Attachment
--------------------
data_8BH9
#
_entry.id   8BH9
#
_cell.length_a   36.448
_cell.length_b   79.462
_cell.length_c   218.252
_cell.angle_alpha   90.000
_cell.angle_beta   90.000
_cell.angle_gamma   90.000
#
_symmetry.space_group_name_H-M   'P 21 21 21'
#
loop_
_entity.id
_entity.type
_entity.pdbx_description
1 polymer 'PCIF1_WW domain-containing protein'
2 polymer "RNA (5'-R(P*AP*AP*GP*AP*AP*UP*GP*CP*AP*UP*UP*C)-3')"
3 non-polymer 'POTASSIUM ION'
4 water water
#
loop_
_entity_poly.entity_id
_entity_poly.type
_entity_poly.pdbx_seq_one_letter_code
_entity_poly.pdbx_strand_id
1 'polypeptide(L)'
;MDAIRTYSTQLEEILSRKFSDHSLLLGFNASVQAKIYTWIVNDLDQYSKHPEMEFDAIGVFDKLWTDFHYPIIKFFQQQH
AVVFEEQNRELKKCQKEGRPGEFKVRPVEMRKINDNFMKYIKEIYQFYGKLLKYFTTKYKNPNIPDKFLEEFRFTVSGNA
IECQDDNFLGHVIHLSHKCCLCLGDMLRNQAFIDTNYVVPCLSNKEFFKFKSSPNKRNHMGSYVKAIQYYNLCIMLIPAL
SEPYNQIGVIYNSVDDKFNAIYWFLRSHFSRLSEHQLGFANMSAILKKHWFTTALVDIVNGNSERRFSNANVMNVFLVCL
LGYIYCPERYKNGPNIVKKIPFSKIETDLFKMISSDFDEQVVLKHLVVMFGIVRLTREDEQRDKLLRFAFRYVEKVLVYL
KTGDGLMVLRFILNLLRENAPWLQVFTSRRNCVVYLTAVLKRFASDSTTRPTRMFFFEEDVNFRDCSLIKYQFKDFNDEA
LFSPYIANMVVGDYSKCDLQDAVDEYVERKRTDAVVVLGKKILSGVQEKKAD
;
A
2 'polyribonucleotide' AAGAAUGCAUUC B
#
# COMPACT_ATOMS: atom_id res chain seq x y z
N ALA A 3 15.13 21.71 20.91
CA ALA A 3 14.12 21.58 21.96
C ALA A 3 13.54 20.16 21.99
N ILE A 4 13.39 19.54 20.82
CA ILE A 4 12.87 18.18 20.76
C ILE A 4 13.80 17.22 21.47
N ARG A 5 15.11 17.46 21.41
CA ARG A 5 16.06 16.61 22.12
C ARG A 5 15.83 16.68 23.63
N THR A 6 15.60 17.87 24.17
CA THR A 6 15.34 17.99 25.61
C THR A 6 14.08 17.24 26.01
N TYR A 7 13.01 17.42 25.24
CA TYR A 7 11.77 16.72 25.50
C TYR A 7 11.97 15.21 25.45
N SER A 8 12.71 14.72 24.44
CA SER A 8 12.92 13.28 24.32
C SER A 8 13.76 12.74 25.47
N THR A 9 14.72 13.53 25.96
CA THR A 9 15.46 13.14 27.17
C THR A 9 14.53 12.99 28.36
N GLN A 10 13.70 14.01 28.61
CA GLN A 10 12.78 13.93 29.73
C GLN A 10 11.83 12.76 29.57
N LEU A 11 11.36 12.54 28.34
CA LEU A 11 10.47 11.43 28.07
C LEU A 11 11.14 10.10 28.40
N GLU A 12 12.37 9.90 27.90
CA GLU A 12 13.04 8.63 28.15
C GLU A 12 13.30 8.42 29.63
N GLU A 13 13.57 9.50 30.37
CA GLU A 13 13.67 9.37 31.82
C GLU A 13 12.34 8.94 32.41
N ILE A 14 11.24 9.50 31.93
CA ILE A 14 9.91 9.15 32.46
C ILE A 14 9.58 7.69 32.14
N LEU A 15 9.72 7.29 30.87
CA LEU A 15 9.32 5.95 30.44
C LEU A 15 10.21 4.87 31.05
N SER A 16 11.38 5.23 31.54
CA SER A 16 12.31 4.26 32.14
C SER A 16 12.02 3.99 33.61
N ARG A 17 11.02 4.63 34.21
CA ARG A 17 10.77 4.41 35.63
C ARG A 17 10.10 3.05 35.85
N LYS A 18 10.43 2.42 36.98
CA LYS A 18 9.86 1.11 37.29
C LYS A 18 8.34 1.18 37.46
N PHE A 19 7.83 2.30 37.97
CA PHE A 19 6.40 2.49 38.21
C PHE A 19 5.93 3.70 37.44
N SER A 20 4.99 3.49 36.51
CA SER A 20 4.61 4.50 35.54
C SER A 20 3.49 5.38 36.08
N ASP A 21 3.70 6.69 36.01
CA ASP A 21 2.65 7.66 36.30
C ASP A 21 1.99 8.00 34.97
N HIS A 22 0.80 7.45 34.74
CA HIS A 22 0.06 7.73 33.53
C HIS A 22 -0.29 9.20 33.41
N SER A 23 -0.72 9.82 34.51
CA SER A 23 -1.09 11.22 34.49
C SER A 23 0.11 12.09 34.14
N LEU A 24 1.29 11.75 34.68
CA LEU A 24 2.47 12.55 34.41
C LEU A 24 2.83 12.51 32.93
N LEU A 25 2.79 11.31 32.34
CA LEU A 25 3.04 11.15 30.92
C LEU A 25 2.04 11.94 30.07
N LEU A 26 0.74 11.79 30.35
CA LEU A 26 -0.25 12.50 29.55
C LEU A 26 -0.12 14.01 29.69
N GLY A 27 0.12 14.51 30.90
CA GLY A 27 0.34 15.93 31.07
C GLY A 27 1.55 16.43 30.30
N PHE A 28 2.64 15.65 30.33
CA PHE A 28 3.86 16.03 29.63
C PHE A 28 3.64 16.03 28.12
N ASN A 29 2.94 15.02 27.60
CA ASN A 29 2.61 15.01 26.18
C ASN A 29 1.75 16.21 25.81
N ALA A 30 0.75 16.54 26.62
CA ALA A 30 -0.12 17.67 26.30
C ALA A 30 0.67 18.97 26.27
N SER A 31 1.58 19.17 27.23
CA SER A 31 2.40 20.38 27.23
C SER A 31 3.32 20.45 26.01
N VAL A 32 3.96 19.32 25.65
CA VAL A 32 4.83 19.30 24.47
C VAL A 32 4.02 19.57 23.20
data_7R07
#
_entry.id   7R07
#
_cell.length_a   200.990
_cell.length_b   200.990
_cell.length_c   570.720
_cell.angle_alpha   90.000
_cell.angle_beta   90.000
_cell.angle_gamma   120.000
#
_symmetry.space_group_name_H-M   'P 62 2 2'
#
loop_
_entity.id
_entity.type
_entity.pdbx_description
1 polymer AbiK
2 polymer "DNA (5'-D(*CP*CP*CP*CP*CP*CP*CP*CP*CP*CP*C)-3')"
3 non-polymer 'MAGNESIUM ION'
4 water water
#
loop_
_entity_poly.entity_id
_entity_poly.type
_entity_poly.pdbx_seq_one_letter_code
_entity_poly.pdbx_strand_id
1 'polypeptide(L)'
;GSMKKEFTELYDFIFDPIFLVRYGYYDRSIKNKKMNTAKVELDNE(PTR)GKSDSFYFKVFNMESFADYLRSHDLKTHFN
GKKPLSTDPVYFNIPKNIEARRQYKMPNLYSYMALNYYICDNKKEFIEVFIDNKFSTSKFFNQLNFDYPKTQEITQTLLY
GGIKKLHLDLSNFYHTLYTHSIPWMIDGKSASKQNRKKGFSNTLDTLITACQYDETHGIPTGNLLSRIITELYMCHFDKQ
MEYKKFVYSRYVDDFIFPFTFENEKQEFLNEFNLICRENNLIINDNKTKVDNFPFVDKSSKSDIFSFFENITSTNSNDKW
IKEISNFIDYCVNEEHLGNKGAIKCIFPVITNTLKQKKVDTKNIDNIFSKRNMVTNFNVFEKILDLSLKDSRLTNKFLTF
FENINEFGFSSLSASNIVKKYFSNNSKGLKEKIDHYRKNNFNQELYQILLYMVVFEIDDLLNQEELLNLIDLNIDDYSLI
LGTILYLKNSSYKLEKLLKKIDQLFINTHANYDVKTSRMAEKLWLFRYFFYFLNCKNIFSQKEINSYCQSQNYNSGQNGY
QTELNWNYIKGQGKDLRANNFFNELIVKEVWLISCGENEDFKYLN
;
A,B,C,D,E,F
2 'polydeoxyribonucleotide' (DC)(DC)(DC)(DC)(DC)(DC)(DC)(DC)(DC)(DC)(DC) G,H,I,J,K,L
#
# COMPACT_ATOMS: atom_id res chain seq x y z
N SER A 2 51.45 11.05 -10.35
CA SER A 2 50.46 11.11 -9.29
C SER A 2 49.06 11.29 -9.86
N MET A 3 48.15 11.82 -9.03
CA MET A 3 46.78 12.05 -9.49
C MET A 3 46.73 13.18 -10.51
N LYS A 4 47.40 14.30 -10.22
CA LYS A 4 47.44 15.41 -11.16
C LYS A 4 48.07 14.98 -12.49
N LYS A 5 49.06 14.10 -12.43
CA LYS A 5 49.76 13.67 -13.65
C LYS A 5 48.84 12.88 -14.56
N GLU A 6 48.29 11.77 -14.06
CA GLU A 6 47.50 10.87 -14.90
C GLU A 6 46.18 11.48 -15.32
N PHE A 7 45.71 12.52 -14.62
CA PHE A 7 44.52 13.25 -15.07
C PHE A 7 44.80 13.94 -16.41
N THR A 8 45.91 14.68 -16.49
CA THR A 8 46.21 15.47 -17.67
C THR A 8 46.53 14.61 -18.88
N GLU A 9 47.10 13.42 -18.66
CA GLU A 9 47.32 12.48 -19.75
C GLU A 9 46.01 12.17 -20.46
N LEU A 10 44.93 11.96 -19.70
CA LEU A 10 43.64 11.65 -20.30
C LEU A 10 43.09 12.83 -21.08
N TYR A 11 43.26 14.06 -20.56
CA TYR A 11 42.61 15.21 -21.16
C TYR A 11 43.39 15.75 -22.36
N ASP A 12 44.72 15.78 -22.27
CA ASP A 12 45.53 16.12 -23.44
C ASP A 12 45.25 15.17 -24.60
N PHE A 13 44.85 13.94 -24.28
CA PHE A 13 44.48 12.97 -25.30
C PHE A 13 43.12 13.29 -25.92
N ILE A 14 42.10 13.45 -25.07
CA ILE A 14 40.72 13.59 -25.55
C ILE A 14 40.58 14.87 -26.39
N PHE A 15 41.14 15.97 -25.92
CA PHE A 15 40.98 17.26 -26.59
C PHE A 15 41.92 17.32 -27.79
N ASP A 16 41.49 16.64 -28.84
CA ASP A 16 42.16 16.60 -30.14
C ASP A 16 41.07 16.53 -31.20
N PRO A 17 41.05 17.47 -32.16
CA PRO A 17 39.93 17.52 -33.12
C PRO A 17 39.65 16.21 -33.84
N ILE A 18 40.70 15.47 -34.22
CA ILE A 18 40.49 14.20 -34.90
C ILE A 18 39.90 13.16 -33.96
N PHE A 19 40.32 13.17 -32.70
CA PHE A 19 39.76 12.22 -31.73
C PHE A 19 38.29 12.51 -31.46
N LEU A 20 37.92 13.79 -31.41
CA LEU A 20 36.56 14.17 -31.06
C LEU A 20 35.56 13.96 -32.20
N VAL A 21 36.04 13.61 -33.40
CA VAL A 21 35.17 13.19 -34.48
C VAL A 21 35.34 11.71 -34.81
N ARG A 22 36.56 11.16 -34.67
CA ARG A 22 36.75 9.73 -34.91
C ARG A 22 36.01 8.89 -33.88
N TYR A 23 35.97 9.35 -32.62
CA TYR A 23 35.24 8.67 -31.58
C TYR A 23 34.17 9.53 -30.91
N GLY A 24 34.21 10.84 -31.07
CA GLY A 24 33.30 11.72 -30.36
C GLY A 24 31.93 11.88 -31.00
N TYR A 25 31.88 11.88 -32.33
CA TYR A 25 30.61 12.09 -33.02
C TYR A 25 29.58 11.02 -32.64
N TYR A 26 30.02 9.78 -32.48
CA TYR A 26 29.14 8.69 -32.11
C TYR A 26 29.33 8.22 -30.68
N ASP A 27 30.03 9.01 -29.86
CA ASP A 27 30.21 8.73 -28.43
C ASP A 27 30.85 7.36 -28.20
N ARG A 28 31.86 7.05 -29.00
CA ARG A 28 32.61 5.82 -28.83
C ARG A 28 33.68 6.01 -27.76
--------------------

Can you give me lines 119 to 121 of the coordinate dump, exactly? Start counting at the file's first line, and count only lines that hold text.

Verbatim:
N ASN A 29 2.94 15.02 27.60
CA ASN A 29 2.61 15.01 26.18
C ASN A 29 1.75 16.21 25.81